That said, whilst running that first café, I learned so much and that was where my real passion for coffee came from.
I remember meeting Richard and Ben of FandE coffee, who at the time were a start-up craft roastery based in a town not far from our café. They helped me realise what a huge world speciality coffee was and after tasting a naturally processed Ethiopian Rocko Mountain espresso they’d made me, there was no going back. I was totally hooked on amazing coffee and I had found my true calling. I set about learning, listening, reading everything I could. I started talking to people in the speciality coffee industry and became a company member of the SCA (Specialty Coffee Association), or SCAE as it was back then.
I remember talking with the education team at SCAE and telling them about my café, my training programmes and how I wanted/needed to deliver SCA training to my trainees, and from then, my love for coffee reached a whole new level.
One of the highlights of my training journey, was attending my Professional Barista Skills course with the amazing Laura Lumsden of Small Batch in Brighton. Up until then, I hadn’t really met or spoken to anyone in the coffee world that had a similar mindset to me. When I informed the other attendees on any of the courses I was on, that I was becoming an AST to help others get a job, I think they regularly questioned whether I’d just had one too many espressos. Who in their right mind would spend all that time/effort/money becoming an AST just to help others? What on earth did I mean I hadn’t been slinging ‘spros as a barista in a speciality shop for the last five years? I worked with the unemployed? WHAT?!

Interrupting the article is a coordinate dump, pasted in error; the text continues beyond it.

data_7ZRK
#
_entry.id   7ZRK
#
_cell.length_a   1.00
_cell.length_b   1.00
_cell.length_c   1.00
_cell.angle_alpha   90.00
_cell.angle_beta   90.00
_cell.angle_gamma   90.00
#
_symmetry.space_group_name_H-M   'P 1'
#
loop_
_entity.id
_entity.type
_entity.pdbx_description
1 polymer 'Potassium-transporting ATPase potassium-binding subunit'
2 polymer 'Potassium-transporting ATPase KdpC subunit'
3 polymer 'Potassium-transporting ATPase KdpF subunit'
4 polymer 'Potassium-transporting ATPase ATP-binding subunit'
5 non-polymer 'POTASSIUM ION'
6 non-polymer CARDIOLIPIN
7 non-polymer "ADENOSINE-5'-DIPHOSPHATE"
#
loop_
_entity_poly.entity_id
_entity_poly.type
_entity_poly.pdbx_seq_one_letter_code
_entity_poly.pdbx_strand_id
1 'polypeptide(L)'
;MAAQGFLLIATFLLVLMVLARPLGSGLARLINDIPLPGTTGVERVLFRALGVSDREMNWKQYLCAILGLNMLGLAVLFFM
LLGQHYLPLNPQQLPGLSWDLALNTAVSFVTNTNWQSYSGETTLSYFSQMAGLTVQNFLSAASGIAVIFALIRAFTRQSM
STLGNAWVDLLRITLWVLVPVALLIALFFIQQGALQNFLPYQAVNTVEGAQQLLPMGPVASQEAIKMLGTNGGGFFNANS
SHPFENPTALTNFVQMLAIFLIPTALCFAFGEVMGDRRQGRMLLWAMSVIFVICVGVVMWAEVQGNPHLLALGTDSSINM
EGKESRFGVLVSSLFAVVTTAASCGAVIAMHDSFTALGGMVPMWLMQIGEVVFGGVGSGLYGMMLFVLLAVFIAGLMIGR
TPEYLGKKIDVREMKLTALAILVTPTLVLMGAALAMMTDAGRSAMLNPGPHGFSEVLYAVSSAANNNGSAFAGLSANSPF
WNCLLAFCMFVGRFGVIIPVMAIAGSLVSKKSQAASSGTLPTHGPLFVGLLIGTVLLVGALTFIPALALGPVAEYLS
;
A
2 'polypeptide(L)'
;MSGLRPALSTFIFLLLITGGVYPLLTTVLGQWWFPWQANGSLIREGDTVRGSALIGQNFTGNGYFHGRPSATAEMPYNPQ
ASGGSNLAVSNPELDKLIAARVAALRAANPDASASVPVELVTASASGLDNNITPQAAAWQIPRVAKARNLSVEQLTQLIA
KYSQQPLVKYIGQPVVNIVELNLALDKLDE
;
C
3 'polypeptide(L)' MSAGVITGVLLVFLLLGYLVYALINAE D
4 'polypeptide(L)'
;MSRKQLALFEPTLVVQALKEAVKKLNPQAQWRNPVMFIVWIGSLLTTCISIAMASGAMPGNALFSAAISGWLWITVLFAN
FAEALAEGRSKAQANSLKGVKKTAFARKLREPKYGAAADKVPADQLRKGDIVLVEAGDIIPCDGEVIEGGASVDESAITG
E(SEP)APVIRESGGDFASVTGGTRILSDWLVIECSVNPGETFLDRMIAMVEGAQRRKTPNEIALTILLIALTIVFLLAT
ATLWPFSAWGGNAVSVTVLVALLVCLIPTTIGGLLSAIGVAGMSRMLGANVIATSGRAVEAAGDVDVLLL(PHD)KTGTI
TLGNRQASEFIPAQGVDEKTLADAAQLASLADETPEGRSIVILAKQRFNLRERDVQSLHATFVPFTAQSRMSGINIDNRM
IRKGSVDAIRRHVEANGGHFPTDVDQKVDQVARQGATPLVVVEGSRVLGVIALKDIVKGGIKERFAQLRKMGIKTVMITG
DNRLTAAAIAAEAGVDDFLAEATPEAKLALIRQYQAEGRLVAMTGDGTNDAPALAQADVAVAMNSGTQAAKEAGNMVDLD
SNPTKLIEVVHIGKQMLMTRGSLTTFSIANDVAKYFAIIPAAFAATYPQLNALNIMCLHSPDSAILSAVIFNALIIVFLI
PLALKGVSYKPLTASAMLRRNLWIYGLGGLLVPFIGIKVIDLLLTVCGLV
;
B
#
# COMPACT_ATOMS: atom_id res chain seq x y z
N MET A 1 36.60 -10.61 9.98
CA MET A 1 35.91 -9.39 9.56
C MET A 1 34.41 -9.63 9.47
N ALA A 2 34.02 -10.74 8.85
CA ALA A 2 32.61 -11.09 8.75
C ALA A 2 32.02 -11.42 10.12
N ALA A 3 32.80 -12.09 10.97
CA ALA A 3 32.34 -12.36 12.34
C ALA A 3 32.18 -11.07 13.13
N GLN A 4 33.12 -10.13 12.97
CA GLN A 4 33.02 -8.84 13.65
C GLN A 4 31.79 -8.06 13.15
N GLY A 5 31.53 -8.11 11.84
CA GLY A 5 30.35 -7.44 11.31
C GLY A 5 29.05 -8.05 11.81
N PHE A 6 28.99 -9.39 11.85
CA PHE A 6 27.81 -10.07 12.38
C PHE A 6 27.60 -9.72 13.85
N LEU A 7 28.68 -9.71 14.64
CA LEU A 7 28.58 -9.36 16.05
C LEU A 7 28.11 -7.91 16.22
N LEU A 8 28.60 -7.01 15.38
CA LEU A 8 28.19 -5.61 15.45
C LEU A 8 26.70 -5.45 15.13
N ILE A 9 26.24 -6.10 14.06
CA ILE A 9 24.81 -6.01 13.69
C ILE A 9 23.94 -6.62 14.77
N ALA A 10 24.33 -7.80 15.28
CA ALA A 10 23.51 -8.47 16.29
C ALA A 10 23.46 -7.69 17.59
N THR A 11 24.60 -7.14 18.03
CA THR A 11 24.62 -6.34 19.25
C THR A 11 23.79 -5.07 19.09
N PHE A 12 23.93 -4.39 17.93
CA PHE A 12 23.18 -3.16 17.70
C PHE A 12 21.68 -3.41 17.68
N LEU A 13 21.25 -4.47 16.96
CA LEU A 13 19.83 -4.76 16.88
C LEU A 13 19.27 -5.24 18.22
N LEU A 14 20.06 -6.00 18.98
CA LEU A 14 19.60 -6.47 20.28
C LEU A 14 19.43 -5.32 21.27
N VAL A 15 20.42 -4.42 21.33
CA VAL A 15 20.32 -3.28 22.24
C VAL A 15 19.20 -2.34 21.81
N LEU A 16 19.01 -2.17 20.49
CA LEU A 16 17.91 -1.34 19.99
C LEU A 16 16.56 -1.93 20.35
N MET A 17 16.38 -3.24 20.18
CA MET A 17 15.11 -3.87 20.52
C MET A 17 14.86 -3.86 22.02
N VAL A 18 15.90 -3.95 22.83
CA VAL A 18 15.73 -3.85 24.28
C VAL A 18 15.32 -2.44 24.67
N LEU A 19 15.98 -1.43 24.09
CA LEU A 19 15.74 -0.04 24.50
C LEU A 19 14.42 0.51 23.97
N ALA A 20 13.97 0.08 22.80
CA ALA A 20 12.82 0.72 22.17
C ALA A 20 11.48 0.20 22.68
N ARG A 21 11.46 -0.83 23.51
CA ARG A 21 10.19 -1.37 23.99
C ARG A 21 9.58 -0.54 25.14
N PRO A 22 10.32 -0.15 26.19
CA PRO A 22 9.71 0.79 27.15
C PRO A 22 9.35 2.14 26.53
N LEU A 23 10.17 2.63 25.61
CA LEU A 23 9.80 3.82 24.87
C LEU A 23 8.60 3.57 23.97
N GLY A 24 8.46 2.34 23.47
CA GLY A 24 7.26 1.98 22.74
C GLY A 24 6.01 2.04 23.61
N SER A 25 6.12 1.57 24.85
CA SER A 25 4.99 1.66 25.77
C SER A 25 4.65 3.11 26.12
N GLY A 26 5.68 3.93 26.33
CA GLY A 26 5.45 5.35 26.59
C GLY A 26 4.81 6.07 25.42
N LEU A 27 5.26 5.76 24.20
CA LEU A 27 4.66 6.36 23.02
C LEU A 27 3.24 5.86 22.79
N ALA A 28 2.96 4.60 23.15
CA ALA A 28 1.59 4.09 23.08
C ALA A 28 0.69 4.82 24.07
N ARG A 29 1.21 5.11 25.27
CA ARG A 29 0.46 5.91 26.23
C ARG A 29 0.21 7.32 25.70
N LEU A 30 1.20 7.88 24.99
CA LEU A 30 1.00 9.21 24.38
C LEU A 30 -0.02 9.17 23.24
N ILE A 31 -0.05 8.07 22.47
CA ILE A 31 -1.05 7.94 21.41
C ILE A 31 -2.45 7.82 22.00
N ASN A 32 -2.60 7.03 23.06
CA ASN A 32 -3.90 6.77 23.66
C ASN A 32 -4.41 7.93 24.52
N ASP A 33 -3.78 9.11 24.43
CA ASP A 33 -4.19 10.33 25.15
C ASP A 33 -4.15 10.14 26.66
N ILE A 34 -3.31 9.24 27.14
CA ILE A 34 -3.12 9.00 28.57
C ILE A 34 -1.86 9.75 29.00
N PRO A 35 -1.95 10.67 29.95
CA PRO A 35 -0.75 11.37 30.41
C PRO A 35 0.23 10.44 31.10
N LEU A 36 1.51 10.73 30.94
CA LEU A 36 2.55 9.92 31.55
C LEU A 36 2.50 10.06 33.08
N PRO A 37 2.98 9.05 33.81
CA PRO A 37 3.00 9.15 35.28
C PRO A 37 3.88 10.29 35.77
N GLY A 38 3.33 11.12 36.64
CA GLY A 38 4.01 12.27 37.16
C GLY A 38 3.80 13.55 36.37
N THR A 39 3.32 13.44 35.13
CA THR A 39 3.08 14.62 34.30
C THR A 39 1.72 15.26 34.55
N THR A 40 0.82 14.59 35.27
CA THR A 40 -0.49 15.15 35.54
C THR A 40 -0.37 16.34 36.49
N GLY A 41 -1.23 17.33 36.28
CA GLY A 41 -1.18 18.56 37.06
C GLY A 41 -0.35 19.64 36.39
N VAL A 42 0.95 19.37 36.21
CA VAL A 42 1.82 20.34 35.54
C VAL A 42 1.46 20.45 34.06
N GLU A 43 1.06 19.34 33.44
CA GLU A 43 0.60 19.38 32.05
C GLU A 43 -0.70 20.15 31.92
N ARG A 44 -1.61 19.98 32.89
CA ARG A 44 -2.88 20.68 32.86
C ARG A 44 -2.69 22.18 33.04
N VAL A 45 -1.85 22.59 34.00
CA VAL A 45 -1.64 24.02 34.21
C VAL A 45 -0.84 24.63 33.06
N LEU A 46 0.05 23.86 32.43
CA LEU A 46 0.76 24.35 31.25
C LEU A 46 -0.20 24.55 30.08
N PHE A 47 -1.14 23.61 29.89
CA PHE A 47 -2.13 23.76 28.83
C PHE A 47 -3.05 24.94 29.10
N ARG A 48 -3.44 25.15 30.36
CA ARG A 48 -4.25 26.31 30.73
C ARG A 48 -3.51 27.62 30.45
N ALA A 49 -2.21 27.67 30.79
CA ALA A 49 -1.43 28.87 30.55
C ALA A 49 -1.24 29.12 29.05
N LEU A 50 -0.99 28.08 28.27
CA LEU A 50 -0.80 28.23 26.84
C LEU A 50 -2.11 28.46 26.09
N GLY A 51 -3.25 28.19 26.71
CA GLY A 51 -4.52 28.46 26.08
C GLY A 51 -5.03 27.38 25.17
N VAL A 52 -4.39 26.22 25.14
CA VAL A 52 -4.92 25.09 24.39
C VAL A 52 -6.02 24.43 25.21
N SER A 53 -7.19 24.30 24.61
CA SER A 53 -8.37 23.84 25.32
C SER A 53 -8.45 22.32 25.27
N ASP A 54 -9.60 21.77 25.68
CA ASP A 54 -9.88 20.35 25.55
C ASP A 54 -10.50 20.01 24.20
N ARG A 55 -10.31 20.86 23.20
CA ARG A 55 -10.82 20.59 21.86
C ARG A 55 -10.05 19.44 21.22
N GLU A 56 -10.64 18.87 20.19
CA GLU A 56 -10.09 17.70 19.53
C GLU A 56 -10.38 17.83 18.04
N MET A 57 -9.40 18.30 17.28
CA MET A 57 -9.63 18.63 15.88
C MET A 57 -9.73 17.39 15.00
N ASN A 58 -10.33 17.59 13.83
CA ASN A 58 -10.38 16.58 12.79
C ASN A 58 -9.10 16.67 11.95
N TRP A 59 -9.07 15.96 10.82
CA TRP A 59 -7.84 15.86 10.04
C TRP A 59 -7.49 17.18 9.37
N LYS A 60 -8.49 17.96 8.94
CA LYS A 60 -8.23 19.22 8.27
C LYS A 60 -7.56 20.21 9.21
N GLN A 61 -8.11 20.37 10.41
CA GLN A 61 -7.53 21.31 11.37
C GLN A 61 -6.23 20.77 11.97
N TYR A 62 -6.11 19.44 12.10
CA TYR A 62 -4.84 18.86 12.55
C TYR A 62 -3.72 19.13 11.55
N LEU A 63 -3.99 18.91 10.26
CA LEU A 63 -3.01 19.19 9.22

But Laura was a complete beacon of hope. I spent three days as her trainee and I still maintain they were some of the best days’ in coffee I’ve ever had (and I’ve had a few!) She taught me so much as a trainer and not just about coffee. I remember leaving the course, having passed saying ‘if I can become half the trainer you are, I’ve done my job’ - and to this day, I still hope I am inspiring and empowering people like she does.
So that was that, I attended my SCAE AST ‘train the trainer’ course in London a few months later and was then released into the wild as a certified coffee trainer. Excited, nervous and a little over caffeinated…
Since then, I have gone on to train hundreds of individuals, both as certified SCA students and also with ‘in-house’ training and I can genuinely say I really do love my job, with every week bringing new challenges and tasks, new people to encourage and support and new things to learn and grow my knowledge on and long may it last!
Emma has worked in hospitality and catering training for the last 10 years. For the last five years, she has focused on coffee training, in particular specialty coffee training and how to incorporate specialty elements into commercial environments. She works all over Europe and beyond, and is a resident trainer at London School of Coffee.